The track is steeped in centuries of indigenous and colonial history. But none is more prominent than the bay where the tramp begins: Ship Cove.

Captain James Cook and the Endeavour first laid anchor in the sheltered bay on January 16, 1770. The Marlborough Sounds would become one of his favorite places in the South Pacific. He spent more time in Ship Cove than anywhere else during his three expeditions to New Zealand.

Cook named the sound after Queen Charlotte, the wife of King George III. A budding botanist, the Queen was a great supporter of Cook and his voyages.

The first day climbs from the cove through virgin native bush. Views of the sounds peek through the ponga and rimu.

Maori named the sound Totaranui (big or many totara).

At 71, Harry Litchwark, our guide from the Adventure Company, has lived all his life in and around the bush and could have charmed Queen Charlotte with his vast knowledge of the flora and fauna of her sound.

He finds us the endemic jet black fantail, he hunts out the red blossomed rata vines, climbing round trees, hiding from hungry possums and introduces me to an alternate use of the rangiora shrub, nicknamed the "bushman's friend" for its similarities to three-ply toilet paper.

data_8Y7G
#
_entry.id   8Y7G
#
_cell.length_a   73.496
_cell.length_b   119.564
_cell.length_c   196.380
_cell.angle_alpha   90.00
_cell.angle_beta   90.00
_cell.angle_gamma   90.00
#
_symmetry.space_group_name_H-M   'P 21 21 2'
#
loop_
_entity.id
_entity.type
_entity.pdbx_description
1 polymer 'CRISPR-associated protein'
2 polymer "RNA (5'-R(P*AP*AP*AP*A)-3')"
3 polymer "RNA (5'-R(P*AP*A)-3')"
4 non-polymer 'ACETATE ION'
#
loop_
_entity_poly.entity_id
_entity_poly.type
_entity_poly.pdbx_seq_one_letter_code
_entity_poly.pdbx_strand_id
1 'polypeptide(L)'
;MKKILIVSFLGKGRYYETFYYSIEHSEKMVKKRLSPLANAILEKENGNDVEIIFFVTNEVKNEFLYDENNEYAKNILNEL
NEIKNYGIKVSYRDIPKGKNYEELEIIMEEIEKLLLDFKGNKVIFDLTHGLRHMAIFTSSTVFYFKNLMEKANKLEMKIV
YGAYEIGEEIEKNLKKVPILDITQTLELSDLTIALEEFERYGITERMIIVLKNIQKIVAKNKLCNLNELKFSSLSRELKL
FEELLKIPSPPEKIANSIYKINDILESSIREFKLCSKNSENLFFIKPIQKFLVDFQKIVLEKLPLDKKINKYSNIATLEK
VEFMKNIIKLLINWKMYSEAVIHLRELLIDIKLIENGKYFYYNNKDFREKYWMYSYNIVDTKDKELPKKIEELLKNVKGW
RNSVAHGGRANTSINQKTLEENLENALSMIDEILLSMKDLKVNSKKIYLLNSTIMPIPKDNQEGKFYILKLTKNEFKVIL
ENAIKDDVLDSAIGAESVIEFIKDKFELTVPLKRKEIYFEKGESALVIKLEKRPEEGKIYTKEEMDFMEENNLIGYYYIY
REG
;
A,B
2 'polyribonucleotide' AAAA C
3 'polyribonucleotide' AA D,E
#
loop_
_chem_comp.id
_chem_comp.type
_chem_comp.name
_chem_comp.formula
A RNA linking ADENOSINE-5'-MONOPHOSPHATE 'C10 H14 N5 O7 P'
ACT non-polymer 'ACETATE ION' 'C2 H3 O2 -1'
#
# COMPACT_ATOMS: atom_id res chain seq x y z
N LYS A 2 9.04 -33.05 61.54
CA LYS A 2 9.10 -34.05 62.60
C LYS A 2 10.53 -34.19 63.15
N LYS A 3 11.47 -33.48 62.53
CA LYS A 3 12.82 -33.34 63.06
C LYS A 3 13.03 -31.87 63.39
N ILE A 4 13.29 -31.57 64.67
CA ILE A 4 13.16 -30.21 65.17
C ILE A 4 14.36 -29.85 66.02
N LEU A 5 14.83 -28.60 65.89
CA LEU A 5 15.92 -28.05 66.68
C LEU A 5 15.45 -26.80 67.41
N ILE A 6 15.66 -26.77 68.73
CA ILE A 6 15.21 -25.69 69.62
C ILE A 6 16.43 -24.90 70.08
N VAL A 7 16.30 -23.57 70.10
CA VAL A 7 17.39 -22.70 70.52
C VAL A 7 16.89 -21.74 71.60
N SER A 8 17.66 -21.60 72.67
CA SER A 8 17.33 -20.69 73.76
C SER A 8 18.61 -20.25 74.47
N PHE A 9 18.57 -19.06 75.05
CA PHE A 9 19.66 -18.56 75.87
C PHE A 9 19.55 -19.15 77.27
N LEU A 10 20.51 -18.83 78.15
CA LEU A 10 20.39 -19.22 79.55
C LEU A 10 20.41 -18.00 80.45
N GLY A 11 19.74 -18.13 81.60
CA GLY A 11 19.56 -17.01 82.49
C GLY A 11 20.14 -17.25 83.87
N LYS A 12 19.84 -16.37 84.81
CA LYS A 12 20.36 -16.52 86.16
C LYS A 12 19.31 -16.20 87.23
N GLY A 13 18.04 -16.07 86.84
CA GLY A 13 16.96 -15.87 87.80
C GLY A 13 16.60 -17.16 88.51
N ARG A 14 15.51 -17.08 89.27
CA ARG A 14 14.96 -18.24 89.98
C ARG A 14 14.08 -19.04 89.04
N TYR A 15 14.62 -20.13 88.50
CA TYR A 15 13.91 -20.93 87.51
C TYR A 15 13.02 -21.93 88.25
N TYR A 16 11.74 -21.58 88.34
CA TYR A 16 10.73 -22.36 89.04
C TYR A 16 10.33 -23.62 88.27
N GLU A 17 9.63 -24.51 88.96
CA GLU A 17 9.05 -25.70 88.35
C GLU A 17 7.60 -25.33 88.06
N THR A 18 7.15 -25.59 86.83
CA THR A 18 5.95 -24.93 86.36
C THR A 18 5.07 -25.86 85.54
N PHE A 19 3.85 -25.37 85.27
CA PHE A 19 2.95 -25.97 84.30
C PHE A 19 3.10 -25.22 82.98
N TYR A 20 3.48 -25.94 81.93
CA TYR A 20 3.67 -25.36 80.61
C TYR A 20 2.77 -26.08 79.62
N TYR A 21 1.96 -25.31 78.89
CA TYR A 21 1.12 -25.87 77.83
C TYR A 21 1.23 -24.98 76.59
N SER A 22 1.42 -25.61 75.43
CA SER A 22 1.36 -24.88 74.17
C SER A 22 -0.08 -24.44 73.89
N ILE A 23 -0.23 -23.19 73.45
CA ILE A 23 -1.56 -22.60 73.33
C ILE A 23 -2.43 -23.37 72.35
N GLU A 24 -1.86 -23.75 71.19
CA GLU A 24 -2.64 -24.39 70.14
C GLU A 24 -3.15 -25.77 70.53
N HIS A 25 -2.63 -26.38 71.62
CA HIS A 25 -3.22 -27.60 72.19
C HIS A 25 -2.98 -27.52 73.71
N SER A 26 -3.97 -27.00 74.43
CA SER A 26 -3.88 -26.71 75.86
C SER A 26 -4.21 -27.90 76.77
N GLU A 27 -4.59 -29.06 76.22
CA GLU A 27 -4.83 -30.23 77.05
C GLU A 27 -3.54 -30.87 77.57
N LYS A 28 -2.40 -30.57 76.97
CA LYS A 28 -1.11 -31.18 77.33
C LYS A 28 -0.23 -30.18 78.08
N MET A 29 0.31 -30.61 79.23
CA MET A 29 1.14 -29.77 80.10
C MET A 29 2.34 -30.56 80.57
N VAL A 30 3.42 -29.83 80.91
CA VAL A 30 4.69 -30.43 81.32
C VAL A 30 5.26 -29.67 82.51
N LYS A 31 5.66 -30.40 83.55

Lunch, at the top of the day's climb provides the first true view across the sound.

The mountains disappear into the sea and the ornate coves of the sounds wind for nearly 2000km, forming around one fifth of New Zealand's total coastline.

Unlike their famous glacial cousins in Fiordland, the Marlborough Sounds are drowned river beds, sunk beneath the sea as the Pacific plate is sucked beneath the Australian plate.

On a still day, the calm water looks just like a lake.

Harry tells a story of one foreign tourist so convinced by the icy illusion of the sounds' perfectly clear water that he kneeled at the water's edge and drank from the sea.

The first 15km ends with an ale on the deck of the historic Furneaux Lodge.

Built in 1904 as a colonial holiday home, the lodge now offers a range of accommodation from bunk rooms, to chalets for the fishing lads and luxury suites for honeymooners.